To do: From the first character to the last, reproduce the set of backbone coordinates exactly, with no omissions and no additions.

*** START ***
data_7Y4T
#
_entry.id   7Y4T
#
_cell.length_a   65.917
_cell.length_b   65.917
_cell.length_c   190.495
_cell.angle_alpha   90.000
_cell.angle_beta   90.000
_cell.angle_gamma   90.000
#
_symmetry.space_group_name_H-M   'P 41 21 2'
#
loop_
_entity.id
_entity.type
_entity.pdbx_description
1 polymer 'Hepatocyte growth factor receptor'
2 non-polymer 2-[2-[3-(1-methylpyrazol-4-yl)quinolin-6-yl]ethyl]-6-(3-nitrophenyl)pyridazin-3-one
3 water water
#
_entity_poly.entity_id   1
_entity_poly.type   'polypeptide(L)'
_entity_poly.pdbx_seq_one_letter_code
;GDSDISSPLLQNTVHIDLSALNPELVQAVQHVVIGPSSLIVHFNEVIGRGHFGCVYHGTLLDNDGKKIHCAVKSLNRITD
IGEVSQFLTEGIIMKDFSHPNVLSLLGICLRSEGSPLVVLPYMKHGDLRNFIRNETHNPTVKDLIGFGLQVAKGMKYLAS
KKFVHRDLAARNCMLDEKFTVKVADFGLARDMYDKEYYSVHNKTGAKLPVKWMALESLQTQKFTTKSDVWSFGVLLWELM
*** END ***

data_7Y4T
#
_entry.id   7Y4T
#
_cell.length_a   65.917
_cell.length_b   65.917
_cell.length_c   190.495
_cell.angle_alpha   90.000
_cell.angle_beta   90.000
_cell.angle_gamma   90.000
#
_symmetry.space_group_name_H-M   'P 41 21 2'
#
loop_
_entity.id
_entity.type
_entity.pdbx_description
1 polymer 'Hepatocyte growth factor receptor'
2 non-polymer 2-[2-[3-(1-methylpyrazol-4-yl)quinolin-6-yl]ethyl]-6-(3-nitrophenyl)pyridazin-3-one
3 water water
#
_entity_poly.entity_id   1
_entity_poly.type   'polypeptide(L)'
_entity_poly.pdbx_seq_one_letter_code
;GDSDISSPLLQNTVHIDLSALNPELVQAVQHVVIGPSSLIVHFNEVIGRGHFGCVYHGTLLDNDGKKIHCAVKSLNRITD
IGEVSQFLTEGIIMKDFSHPNVLSLLGICLRSEGSPLVVLPYMKHGDLRNFIRNETHNPTVKDLIGFGLQVAKGMKYLAS
KKFVHRDLAARNCMLDEKFTVKVADFGLARDMYDKEYYSVHNKTGAKLPVKWMALESLQTQKFTTKSDVWSFGVLLWELM